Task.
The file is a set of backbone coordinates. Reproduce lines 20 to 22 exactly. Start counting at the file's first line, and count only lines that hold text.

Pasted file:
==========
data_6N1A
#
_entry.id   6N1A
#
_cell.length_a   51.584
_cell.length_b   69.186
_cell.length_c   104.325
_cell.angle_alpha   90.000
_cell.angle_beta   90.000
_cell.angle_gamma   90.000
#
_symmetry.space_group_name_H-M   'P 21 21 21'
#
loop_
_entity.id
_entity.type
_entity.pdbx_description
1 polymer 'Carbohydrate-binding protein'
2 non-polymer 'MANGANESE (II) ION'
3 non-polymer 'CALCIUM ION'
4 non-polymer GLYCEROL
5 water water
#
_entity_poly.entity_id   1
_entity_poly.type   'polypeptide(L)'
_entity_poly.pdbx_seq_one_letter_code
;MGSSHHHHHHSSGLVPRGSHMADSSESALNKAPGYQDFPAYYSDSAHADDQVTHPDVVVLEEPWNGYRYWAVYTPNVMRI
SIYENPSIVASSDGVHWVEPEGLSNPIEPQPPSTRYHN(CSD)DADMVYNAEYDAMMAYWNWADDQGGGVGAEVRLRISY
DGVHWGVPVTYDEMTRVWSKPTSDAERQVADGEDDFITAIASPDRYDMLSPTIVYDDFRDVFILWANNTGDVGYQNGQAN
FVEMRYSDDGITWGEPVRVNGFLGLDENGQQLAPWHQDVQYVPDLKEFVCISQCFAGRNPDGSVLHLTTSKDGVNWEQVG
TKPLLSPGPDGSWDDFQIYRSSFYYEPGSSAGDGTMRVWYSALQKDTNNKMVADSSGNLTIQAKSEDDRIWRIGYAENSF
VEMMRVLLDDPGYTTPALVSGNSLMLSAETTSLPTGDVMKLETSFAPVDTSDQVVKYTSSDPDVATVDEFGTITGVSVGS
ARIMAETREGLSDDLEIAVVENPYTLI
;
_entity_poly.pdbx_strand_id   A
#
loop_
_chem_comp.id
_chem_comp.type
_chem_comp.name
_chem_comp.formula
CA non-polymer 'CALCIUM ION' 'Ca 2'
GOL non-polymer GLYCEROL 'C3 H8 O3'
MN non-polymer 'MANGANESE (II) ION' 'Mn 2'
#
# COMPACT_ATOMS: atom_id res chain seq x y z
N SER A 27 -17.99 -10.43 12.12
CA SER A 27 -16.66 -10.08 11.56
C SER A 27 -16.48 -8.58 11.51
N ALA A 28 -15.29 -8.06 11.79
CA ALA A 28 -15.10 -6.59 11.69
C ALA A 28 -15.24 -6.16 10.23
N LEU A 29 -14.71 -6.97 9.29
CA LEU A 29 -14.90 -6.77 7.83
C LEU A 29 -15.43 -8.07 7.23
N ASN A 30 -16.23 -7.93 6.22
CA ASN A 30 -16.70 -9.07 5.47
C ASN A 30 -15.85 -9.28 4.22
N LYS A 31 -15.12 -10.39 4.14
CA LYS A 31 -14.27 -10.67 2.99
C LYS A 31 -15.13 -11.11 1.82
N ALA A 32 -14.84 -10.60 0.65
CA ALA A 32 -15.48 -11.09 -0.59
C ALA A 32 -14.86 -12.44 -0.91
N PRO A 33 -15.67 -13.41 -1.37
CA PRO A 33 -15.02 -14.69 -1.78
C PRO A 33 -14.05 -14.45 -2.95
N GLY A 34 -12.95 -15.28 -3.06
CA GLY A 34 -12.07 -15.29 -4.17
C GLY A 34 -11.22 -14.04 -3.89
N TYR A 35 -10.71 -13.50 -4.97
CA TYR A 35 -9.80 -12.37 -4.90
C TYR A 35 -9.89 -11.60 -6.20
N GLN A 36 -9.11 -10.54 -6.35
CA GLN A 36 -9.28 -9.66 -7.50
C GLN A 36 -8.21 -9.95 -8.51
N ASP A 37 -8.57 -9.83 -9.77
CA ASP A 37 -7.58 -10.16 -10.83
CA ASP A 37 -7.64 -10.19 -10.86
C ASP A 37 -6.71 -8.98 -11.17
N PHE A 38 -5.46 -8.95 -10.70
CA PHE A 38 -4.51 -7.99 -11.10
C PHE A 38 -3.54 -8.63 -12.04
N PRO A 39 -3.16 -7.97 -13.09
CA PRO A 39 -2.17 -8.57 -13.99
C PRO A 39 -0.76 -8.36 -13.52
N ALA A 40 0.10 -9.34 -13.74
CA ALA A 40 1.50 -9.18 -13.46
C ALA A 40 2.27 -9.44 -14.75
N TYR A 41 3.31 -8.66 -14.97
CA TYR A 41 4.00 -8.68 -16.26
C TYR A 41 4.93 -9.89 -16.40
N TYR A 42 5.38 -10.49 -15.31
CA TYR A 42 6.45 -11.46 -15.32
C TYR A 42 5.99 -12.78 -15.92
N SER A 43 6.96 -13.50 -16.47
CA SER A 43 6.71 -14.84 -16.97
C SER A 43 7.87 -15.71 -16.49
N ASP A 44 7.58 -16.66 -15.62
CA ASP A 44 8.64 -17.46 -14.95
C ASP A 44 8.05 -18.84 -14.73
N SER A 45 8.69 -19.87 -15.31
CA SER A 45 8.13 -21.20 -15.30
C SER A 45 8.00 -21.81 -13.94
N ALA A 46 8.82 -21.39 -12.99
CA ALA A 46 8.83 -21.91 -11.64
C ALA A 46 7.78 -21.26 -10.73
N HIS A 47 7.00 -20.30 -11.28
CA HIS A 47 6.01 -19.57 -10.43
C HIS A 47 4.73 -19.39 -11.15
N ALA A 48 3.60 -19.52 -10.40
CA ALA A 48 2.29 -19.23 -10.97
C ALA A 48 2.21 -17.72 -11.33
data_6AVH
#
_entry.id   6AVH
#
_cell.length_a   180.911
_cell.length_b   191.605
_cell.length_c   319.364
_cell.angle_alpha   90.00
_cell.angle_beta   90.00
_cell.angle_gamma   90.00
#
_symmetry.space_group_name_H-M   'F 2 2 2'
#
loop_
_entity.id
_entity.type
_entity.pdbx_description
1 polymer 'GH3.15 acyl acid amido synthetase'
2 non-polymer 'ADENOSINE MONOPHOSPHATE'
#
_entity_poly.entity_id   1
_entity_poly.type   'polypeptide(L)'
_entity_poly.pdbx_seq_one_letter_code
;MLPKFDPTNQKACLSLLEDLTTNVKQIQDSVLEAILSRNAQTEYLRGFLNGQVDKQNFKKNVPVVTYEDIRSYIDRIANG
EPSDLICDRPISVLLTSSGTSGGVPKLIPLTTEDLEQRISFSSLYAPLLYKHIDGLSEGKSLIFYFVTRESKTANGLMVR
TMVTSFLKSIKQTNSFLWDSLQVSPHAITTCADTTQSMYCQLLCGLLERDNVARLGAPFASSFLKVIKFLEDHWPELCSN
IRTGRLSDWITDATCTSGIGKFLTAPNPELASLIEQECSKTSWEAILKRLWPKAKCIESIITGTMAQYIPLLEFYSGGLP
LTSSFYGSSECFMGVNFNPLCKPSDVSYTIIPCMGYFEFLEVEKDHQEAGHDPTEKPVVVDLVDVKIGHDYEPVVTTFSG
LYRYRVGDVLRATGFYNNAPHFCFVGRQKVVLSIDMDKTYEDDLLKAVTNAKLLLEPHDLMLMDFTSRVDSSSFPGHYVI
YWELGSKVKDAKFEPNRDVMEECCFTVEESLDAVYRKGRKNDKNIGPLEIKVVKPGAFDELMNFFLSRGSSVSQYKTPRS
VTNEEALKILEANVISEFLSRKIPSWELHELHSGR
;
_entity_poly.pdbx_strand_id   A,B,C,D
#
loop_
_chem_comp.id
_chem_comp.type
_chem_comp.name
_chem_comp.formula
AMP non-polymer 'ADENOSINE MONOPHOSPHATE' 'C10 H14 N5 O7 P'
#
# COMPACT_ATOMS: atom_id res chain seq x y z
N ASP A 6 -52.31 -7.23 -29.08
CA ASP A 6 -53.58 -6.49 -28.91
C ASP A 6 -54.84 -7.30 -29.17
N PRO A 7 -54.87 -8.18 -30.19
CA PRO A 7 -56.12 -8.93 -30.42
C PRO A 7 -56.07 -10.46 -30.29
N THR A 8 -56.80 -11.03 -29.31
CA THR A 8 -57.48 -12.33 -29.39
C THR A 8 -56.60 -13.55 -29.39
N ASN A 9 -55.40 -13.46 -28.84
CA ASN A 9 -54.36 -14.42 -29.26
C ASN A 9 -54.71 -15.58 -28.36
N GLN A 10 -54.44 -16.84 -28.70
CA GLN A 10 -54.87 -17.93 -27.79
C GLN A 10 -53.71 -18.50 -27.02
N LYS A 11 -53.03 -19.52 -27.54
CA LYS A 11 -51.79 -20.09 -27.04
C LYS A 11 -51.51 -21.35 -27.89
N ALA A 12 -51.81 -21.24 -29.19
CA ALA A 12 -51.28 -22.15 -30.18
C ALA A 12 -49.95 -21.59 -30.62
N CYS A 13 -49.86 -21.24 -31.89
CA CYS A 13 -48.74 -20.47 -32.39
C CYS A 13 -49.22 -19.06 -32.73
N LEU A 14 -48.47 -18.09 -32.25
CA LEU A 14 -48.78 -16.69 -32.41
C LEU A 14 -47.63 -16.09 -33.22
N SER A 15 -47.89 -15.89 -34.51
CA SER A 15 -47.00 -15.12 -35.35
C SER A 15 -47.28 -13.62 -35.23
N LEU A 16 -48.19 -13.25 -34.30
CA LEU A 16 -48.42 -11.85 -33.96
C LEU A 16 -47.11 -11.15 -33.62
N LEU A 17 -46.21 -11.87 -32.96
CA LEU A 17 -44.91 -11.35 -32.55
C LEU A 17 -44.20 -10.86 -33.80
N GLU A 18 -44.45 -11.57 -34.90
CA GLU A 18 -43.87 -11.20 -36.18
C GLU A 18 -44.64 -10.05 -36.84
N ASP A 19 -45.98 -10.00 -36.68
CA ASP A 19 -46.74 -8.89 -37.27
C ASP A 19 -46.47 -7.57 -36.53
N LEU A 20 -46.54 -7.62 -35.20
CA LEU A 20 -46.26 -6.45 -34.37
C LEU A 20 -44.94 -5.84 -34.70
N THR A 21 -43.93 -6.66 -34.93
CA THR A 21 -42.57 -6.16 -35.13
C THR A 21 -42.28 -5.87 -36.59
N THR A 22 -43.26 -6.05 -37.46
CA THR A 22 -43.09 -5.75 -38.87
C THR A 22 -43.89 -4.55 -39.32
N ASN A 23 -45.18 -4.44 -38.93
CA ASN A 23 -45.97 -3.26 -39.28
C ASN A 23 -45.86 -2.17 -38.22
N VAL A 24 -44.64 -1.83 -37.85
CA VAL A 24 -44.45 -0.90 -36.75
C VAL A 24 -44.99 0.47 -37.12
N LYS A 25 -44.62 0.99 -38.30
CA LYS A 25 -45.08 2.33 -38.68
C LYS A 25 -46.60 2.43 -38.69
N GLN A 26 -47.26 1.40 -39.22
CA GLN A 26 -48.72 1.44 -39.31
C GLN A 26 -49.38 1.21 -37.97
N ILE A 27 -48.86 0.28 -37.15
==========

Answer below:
3 non-polymer 'CALCIUM ION'
4 non-polymer GLYCEROL
5 water water